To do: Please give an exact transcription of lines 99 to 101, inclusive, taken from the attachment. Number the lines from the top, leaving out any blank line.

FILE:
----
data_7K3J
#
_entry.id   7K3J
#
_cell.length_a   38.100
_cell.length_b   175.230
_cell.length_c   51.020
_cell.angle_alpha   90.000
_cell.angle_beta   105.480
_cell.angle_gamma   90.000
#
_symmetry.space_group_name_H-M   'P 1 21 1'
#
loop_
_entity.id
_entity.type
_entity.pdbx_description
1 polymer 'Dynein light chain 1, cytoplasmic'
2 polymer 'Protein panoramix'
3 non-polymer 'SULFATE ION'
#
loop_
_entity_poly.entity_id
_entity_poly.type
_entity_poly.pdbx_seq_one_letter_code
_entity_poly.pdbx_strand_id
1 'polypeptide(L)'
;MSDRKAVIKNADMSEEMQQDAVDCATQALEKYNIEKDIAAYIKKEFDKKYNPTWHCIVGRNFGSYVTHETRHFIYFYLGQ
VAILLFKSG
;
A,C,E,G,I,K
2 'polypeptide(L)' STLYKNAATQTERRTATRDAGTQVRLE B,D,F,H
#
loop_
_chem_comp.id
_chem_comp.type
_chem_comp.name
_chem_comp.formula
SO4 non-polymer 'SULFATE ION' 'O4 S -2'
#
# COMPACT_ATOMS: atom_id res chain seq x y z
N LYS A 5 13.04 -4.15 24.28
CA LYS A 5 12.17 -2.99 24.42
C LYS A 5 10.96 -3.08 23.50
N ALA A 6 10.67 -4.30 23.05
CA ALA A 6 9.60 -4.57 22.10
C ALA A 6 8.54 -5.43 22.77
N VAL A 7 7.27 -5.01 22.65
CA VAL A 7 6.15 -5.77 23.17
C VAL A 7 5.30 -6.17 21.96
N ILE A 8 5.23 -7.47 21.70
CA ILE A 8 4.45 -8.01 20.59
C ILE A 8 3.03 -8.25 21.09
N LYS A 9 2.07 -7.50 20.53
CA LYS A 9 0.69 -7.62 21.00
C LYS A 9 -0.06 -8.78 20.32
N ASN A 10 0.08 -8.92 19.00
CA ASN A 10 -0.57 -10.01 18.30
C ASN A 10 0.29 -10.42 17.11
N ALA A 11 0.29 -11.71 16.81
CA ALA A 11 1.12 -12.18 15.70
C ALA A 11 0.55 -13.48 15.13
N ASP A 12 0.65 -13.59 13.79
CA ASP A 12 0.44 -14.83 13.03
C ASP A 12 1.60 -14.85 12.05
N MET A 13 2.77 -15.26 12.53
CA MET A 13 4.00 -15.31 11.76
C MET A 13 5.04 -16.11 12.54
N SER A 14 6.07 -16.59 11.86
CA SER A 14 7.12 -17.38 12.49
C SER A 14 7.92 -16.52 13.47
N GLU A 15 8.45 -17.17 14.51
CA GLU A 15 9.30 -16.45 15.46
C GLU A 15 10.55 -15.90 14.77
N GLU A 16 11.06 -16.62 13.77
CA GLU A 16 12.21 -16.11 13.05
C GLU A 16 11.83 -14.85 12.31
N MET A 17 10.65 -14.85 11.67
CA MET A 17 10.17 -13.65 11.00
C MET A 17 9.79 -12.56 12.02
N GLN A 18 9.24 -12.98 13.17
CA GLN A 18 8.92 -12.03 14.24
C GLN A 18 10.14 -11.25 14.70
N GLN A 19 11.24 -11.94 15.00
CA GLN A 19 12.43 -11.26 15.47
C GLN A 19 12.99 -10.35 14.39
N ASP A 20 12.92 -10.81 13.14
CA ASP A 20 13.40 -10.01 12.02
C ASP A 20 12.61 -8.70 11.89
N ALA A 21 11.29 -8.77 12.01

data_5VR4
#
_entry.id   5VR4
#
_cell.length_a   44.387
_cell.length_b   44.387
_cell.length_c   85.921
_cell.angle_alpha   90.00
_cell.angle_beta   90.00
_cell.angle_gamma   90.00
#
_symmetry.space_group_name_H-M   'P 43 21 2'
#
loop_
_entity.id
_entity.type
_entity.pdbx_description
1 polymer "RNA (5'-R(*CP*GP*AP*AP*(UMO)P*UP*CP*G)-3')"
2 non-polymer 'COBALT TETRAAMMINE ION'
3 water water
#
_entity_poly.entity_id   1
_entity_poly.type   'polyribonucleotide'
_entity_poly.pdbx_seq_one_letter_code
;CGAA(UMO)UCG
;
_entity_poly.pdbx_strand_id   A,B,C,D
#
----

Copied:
_cell.angle_beta   90.00
_cell.angle_gamma   90.00
#